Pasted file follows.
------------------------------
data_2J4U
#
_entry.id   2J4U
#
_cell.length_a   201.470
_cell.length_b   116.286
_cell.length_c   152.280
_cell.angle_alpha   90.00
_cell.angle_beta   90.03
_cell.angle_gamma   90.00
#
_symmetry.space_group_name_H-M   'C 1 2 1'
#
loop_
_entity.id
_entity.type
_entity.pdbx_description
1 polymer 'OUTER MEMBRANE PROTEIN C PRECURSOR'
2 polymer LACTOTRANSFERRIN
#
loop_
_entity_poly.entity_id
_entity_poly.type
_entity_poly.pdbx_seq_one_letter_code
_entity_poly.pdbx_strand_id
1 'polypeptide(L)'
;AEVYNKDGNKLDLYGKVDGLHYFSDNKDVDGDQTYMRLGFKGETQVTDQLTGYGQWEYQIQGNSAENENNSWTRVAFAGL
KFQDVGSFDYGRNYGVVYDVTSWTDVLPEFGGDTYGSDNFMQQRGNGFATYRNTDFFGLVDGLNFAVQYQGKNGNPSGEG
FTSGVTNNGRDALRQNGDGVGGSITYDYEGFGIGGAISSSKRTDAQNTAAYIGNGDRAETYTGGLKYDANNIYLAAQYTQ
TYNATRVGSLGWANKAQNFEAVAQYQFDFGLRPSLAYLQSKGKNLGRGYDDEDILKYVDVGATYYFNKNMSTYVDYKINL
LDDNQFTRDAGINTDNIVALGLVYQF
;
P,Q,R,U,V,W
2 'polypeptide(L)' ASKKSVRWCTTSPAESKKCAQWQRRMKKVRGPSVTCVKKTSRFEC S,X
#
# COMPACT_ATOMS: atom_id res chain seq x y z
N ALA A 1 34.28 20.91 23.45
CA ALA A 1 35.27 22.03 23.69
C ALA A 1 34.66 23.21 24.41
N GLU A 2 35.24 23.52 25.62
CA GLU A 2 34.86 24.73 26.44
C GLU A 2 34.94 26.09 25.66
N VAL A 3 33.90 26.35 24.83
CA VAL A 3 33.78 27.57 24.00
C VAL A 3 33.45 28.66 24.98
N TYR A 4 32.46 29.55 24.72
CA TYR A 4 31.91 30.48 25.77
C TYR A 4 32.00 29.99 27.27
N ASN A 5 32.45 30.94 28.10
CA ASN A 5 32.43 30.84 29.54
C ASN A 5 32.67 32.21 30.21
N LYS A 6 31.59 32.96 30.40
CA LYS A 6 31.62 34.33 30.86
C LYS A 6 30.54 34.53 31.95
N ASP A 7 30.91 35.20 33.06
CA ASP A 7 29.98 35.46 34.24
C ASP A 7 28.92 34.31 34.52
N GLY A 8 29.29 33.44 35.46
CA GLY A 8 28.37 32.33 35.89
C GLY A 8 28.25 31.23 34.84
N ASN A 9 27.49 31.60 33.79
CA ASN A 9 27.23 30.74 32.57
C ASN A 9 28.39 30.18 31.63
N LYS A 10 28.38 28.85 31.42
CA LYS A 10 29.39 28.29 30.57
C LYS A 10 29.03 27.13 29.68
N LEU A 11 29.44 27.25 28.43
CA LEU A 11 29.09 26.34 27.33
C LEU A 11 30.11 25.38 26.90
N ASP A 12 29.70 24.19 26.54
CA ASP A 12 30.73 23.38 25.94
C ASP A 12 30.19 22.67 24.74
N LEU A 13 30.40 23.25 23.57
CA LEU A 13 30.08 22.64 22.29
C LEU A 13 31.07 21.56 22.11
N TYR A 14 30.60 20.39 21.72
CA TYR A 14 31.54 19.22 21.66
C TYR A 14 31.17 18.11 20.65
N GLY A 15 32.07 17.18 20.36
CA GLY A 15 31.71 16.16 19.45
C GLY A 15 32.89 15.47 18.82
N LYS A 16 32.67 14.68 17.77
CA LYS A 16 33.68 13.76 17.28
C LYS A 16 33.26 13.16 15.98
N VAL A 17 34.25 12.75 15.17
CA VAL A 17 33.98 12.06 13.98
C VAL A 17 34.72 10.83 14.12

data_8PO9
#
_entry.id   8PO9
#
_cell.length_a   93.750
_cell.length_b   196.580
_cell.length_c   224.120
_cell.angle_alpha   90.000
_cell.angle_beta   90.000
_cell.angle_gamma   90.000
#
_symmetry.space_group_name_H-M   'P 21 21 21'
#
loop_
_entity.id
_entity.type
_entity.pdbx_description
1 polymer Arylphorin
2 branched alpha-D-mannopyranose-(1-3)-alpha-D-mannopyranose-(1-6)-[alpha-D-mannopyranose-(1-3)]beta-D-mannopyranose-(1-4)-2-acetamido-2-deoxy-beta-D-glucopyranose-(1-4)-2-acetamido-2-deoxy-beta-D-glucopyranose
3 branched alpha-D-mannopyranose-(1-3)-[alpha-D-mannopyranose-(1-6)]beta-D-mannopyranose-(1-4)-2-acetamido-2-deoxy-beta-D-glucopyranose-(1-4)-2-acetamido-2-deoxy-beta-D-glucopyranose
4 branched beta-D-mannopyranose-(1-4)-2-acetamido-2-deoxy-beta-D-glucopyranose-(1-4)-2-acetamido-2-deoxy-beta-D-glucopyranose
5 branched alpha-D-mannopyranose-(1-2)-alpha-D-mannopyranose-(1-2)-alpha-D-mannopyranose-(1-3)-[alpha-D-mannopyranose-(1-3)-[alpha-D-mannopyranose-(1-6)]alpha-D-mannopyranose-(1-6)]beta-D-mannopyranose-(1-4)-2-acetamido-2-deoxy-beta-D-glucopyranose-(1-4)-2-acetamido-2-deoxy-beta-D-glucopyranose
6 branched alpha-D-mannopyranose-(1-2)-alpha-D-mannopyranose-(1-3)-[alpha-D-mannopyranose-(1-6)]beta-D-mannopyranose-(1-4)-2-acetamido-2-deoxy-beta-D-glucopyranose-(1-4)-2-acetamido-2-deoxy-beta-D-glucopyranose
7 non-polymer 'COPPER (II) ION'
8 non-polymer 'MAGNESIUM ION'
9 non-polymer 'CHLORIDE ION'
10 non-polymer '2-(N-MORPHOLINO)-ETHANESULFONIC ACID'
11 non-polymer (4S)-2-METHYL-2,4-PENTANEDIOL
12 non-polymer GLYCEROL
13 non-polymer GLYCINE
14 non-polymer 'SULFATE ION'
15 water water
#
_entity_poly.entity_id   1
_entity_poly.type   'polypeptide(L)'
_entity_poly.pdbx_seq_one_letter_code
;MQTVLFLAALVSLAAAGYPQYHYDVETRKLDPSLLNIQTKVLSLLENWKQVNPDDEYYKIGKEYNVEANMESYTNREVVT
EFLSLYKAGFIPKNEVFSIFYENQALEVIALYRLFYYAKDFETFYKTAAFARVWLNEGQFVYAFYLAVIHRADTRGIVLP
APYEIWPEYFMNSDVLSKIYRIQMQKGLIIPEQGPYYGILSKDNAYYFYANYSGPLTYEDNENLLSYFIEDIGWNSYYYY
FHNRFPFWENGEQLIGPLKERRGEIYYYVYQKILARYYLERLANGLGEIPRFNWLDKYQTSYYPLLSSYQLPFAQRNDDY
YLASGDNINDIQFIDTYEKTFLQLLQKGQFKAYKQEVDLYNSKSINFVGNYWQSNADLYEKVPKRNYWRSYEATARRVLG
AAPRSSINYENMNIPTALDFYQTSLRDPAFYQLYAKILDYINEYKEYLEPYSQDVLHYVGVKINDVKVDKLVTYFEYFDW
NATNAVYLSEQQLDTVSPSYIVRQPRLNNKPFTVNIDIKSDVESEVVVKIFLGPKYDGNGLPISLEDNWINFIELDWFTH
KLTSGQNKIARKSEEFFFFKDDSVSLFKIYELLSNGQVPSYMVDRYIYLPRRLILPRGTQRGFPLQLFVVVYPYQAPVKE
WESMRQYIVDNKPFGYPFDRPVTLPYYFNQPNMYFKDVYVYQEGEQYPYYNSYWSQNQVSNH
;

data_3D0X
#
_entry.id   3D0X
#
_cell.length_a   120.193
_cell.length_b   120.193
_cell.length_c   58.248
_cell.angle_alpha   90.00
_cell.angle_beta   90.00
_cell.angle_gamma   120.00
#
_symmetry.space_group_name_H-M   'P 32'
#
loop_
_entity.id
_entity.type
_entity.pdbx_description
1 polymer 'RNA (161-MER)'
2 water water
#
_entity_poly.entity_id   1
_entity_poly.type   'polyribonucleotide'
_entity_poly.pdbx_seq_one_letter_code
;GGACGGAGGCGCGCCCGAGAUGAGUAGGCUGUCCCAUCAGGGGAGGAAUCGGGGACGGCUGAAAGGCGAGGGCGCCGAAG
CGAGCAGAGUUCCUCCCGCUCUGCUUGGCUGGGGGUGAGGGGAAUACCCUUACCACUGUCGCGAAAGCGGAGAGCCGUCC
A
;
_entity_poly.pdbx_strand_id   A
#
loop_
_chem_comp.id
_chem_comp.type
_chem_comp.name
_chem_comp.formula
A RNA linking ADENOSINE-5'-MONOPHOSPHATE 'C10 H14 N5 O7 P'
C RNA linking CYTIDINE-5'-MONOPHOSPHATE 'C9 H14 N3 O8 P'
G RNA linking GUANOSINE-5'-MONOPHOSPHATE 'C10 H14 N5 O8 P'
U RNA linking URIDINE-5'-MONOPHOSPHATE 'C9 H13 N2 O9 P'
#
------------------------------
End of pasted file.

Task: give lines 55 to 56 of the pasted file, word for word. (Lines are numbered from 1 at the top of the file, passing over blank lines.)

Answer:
N ASP A 7 30.91 35.20 33.06
CA ASP A 7 29.98 35.46 34.24